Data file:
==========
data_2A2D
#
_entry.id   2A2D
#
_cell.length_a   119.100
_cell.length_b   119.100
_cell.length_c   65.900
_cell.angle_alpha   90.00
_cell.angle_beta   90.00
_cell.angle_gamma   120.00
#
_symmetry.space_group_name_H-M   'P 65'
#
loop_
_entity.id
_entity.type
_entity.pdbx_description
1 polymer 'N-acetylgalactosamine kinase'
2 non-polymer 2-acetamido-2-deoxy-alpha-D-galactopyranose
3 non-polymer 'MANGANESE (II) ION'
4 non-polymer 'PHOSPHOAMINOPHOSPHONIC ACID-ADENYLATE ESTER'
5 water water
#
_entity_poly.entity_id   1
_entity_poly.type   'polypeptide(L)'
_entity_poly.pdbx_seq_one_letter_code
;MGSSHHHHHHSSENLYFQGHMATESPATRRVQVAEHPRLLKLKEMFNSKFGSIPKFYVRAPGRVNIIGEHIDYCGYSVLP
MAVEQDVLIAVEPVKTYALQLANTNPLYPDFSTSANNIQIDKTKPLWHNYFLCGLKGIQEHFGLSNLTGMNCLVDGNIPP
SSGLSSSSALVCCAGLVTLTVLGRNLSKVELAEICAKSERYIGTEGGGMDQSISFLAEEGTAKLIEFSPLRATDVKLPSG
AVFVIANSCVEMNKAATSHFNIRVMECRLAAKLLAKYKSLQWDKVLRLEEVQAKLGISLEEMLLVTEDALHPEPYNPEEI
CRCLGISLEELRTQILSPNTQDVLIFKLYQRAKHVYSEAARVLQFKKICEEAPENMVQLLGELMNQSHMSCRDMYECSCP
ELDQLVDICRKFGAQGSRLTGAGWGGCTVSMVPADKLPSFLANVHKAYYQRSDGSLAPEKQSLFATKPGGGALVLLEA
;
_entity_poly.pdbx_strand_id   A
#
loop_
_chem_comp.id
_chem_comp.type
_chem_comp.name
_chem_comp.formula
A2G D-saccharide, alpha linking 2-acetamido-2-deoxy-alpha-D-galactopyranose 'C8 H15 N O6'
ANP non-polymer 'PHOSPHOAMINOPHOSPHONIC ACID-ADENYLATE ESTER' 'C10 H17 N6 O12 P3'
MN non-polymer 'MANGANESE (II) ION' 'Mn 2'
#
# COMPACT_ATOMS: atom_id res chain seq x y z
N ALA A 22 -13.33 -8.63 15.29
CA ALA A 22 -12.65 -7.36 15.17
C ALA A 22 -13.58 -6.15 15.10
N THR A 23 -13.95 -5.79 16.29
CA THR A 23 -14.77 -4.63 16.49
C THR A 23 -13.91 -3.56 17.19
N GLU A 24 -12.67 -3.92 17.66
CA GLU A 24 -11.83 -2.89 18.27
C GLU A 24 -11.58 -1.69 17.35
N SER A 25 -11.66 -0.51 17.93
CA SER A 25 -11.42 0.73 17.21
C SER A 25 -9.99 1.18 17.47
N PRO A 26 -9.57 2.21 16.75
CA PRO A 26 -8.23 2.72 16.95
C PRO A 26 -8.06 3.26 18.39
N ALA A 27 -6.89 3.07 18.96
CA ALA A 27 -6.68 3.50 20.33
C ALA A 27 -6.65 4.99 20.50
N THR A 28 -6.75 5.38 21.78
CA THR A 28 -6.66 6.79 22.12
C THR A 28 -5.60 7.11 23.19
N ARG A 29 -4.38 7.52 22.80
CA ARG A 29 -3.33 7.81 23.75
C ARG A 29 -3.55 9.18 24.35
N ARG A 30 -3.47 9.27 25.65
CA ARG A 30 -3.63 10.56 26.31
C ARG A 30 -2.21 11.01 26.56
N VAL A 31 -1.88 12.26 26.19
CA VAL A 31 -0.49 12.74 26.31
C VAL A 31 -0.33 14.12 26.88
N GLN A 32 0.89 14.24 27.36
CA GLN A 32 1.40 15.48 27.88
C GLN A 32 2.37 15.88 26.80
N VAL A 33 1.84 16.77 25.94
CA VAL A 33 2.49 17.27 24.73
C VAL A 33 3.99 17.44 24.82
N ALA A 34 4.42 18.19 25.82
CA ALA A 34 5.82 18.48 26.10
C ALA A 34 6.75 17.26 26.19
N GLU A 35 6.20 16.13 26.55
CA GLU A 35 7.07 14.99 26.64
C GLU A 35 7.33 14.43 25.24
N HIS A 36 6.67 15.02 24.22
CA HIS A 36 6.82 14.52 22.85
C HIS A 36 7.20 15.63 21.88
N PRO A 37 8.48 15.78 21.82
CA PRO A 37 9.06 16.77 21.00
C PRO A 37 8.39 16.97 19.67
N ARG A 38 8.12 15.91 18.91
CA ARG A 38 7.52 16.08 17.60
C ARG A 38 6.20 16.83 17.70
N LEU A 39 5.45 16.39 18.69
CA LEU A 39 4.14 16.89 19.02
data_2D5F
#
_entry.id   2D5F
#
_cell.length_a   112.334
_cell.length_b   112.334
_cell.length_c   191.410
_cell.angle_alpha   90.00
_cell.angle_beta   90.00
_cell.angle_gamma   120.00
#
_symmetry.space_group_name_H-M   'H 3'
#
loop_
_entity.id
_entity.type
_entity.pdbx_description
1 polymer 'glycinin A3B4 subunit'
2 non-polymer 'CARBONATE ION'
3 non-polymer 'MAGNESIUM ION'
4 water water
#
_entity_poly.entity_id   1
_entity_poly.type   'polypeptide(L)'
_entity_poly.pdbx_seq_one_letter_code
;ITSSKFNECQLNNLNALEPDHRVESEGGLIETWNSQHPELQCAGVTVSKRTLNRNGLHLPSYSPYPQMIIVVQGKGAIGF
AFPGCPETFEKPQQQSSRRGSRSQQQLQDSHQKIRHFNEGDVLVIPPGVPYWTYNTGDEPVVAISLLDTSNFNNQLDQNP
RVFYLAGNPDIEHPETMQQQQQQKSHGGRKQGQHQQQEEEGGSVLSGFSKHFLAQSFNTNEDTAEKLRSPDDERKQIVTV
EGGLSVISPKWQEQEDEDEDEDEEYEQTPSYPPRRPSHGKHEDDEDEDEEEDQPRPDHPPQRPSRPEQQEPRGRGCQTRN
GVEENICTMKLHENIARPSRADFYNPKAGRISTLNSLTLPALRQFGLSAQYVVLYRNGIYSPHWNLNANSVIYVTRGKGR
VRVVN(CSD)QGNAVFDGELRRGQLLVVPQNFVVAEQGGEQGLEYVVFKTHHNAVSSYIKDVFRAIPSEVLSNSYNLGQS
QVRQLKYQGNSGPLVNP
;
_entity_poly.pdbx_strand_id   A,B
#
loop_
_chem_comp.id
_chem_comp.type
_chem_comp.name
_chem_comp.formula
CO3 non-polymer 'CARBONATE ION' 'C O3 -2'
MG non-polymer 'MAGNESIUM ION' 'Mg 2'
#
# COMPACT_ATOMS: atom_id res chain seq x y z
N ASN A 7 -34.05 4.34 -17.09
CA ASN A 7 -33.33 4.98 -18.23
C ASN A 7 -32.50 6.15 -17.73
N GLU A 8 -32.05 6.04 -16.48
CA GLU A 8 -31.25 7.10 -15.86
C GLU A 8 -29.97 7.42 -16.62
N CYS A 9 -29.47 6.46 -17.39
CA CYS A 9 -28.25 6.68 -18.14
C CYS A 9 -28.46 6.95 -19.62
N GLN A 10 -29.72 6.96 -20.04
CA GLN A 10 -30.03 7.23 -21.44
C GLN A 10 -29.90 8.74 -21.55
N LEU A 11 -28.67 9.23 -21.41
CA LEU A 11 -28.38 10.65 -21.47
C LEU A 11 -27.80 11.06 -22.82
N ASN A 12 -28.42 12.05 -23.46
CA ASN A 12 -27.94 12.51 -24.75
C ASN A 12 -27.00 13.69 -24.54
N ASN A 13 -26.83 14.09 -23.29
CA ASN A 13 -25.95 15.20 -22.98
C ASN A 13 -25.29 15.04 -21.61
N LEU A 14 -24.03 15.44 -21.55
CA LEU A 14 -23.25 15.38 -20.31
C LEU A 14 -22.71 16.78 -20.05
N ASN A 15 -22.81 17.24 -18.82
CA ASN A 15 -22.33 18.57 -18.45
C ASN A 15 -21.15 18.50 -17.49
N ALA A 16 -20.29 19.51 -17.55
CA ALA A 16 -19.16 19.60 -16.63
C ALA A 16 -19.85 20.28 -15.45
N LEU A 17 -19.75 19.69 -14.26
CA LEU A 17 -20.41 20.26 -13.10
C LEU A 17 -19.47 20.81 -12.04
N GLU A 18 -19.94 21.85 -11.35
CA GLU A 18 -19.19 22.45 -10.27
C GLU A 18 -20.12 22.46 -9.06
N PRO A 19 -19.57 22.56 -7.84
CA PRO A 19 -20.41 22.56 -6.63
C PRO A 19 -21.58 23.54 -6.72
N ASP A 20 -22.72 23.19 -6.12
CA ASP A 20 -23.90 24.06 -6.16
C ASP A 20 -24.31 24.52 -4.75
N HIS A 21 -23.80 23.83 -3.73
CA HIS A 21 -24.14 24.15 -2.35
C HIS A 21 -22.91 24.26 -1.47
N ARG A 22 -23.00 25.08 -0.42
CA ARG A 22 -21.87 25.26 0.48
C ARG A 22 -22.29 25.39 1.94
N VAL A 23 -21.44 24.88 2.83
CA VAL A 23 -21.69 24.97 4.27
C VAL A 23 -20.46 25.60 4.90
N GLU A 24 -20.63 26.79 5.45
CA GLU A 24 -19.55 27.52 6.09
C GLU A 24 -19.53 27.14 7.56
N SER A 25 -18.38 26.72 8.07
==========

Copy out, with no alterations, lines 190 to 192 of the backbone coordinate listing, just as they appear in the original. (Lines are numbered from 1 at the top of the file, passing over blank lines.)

C ARG A 22 -22.29 25.39 1.94
N VAL A 23 -21.44 24.88 2.83
CA VAL A 23 -21.69 24.97 4.27